Sunday night, I talked Diana into modeling for me in a "film setup" screen test using the 7D. I wanted to accomplish several things. First, I wanted to see if the new matte box was deep enough to keep light off of the lens if I had it close enough, behind the subject. Second, I wanted to see what the impact was of a full set of lights was on the camera with the aperture way open, so I have a better understanding of what kind of neutral density filters I need for the matte box. Finally, I wanted to try shooting with the Technicolor color profile, a very flat set of adjustments that help you squeeze out more dynamic range.
Let me start by saying that I'm not going to post the video, because as I suspected, it's mostly over-exposed, and where it's not, it's because I stopped down and destroyed the short depth of field I wanted. I will say that Diana is very pretty in it, if also somewhat washed out.
First off, the lighting setup. I haven't busted out my lights in awhile, and I really only have enough gear to blast a scene with light, news desk style. In fact, I don't even have an extra stand to pin my big reflector to, so this was going to be ghetto. The game plan was bright backlight, a key using an umbrella, and some light fill with the reflector.
Using the 50mm f/1.4 lens, I had no problem keeping the backlight off of the lens, and the filter stage where the ND filter would be if I had one. Right on. First part is a success.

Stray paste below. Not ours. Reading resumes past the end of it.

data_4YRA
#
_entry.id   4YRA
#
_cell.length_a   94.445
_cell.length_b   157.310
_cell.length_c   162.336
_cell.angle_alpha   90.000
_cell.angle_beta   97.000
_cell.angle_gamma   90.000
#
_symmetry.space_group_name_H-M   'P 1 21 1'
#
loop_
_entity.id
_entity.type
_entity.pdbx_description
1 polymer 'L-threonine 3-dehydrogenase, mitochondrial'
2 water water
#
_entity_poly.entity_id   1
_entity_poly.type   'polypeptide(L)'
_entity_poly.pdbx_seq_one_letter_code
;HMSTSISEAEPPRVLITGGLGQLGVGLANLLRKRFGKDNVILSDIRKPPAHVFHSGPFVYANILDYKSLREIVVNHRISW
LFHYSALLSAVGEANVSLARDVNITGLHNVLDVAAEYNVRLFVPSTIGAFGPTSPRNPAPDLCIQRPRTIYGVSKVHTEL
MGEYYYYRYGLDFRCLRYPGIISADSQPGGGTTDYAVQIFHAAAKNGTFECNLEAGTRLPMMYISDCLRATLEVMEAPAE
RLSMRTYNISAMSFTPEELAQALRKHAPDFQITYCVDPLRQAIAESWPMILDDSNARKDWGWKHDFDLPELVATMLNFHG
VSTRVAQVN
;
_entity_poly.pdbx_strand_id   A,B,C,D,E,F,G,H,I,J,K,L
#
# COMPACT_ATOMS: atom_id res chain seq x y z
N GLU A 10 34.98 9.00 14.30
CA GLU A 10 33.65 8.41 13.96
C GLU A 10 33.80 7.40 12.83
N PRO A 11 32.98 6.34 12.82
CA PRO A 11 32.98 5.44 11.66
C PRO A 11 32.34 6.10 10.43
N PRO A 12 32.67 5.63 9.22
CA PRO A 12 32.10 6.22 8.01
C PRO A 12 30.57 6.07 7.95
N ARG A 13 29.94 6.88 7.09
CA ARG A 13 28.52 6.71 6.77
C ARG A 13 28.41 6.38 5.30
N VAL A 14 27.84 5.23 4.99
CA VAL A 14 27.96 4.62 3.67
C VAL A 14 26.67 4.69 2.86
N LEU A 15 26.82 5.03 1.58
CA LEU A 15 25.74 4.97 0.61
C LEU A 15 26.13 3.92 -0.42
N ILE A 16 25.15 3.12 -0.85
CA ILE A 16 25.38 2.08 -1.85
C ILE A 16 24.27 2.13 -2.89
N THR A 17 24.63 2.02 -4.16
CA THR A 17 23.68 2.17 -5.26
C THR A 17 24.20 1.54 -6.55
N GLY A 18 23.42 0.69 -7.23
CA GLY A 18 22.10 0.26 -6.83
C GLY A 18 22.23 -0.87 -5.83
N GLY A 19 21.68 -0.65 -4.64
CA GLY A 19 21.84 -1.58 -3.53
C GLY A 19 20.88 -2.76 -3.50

Next, I set the shutter speed for 1/50 (close enough to 1/48, or 180, as the film kids would say), turned the ISO all the way down to 100, and opened that aperture all the way to f/1.4. Way too much light, as I expected. I had to go down to about f/4 before the clipping was reduced in the highlights. So with a ton-o-light, at night, wanting to use f/1.4, I need about three stops of filtering. That sounds about right, because I needed about 4 stops last year when I went out shooting with the 24-105mm f/4 last year in bright sun, at f/4. It also means that I'd need an assload of ND to shoot outdoors with that lens when it's wide open. Yikes.
Finally, there was the dynamic range testing. I didn't mess around extensively with it, but I found that there was plenty of detail in the shadows to work with, and some in the highlights when I stopped down to eliminate the clipping. So in other words, if I wanted the flexibility to really stylize the video, there's plenty to work with. The hard part is that it's hard to see on that little thing if you're clipping, so for serious shooting, you need an external monitor, no question. You really need it for focusing too. I would add that the color profile didn't strike me as massively different from the "superflat" profile I downloaded from somewhere last year, in terms of its ability to retain lots of range. But hey, if it's Technicolor, it has to be good, right?
Overall, the test confirmed a lot of what I already knew, that recording really solid video on the 7D requires a lot of attention to detail. There are a great many things that are less than optimal, not the least of which is the form factor, the monitoring, the lack of good audio support, no built-in filters, etc. Rolling shutter, moire and other such issues don't help either.
The thing I've always kept in mind is to be careful not to buy gear that ties me specifically to any specific camera platform. All of this support gear, including the matte box, could be just as easily used with an AG-AF100, or even my "old" HVX200 with a cine lens adapter. I've tried to keep my options open, even for stuff that might not exist until ten years from now.
It's still amazing what you can do for relatively little money these days. This stuff blows the pants off of the average $10k, standard def, pro cameras that I bought in my job 15 years ago. Much of this progress comes just in the last three or four years!